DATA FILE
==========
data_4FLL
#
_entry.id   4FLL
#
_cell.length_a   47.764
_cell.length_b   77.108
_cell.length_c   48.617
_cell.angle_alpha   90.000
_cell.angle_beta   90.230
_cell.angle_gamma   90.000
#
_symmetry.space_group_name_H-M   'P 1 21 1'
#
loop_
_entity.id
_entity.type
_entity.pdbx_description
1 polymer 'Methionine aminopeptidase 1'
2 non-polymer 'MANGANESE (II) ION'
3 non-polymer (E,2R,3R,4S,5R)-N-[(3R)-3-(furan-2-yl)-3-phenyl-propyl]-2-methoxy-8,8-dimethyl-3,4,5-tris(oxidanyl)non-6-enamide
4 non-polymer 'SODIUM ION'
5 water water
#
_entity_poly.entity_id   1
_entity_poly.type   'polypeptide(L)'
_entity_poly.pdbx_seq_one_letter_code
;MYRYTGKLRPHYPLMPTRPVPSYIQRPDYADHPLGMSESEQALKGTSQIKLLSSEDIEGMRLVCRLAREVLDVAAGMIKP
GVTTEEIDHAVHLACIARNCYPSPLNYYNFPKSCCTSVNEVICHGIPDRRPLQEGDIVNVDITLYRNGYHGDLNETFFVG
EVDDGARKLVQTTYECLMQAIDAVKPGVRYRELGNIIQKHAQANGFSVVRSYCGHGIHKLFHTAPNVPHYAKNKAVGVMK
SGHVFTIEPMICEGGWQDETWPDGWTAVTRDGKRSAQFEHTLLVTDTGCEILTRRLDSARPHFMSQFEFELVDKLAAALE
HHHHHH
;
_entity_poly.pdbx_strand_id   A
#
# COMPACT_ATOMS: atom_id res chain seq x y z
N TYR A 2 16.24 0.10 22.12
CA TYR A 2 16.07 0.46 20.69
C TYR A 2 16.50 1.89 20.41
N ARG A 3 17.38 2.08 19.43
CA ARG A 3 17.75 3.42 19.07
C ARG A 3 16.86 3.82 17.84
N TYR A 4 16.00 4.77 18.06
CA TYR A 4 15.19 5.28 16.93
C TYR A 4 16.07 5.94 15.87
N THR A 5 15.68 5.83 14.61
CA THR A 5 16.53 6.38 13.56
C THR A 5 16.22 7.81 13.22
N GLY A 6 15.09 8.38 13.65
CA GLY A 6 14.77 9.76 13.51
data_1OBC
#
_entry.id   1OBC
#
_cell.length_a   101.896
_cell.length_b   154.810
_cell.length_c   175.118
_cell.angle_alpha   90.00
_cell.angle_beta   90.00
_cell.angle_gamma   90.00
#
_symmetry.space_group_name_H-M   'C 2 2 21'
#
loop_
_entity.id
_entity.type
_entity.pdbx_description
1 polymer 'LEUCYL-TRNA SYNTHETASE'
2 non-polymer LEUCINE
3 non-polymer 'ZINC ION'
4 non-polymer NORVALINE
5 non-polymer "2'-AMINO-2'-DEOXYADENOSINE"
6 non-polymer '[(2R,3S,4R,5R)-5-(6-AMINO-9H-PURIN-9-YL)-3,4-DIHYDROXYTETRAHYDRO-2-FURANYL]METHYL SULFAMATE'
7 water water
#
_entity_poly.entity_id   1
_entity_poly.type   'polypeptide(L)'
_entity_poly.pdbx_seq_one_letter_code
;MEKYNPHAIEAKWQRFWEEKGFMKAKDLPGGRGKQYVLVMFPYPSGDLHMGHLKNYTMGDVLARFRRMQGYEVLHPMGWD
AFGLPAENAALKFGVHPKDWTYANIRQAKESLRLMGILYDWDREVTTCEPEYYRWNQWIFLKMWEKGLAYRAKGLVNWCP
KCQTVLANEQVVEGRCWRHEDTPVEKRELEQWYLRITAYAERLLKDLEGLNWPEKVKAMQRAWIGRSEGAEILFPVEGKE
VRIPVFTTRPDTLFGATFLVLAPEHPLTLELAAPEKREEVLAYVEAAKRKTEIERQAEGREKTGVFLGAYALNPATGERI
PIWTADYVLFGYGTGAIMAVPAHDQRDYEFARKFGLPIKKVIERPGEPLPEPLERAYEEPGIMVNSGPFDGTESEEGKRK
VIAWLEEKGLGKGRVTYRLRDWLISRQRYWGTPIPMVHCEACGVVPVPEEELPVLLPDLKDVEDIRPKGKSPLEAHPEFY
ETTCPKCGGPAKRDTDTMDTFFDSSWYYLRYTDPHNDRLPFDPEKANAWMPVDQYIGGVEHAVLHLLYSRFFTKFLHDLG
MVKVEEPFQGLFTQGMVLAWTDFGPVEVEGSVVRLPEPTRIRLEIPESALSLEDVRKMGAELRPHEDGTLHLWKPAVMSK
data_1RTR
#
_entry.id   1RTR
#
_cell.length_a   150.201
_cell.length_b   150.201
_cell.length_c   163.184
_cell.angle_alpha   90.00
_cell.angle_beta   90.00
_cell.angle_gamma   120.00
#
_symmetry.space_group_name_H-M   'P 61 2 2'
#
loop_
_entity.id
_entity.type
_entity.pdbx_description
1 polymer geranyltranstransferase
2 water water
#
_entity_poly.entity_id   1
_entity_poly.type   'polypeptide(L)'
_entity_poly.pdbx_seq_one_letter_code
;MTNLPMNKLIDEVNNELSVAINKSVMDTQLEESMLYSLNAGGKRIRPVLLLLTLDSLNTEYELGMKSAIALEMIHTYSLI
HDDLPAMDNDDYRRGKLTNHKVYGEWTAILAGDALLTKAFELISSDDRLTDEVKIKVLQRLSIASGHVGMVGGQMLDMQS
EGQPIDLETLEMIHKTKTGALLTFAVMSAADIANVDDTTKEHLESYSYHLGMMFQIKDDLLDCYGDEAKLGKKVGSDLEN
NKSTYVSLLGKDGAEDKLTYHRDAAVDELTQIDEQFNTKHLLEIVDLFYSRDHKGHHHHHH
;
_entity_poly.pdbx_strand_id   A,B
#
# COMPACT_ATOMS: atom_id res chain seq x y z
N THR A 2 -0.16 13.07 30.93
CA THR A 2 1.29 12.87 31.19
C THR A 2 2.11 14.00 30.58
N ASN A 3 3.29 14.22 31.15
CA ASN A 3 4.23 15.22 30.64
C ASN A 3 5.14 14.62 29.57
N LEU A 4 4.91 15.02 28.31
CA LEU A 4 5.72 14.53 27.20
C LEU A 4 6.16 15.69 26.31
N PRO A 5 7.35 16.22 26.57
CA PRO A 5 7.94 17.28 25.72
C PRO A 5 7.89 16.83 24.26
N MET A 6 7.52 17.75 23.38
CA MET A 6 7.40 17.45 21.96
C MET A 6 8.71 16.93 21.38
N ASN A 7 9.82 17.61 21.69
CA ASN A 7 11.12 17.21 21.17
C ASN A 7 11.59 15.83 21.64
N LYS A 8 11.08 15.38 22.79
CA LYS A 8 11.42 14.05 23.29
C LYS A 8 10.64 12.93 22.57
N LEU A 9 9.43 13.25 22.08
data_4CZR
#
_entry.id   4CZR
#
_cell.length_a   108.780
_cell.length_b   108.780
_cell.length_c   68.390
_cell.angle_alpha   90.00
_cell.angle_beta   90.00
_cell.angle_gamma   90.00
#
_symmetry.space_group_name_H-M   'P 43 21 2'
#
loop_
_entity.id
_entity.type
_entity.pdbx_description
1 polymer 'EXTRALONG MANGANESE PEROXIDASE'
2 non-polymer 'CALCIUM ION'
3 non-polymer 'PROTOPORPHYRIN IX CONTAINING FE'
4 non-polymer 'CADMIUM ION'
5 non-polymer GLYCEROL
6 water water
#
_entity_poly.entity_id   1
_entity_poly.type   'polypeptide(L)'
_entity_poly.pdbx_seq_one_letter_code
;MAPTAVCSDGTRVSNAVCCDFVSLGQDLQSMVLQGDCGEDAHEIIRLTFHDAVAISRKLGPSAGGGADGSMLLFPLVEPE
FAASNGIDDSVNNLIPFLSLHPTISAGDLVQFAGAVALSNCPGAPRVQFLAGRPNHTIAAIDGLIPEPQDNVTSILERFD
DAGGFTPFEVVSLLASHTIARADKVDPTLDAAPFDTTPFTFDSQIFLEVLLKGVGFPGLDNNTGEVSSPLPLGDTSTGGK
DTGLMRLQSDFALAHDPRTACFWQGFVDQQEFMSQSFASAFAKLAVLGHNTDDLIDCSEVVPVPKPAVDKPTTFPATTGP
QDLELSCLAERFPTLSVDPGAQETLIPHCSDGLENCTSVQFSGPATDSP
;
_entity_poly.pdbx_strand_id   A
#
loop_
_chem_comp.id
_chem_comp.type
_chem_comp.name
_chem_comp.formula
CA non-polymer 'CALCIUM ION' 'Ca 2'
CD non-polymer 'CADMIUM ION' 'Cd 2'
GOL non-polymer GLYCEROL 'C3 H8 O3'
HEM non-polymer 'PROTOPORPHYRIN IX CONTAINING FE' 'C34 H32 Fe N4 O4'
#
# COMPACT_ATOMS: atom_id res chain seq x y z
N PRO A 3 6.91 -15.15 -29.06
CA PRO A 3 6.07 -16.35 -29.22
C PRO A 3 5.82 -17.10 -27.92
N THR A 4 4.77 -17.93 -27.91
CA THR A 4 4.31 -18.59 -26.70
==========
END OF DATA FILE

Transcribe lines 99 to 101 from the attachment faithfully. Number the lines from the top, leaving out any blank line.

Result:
loop_
_entity.id
_entity.type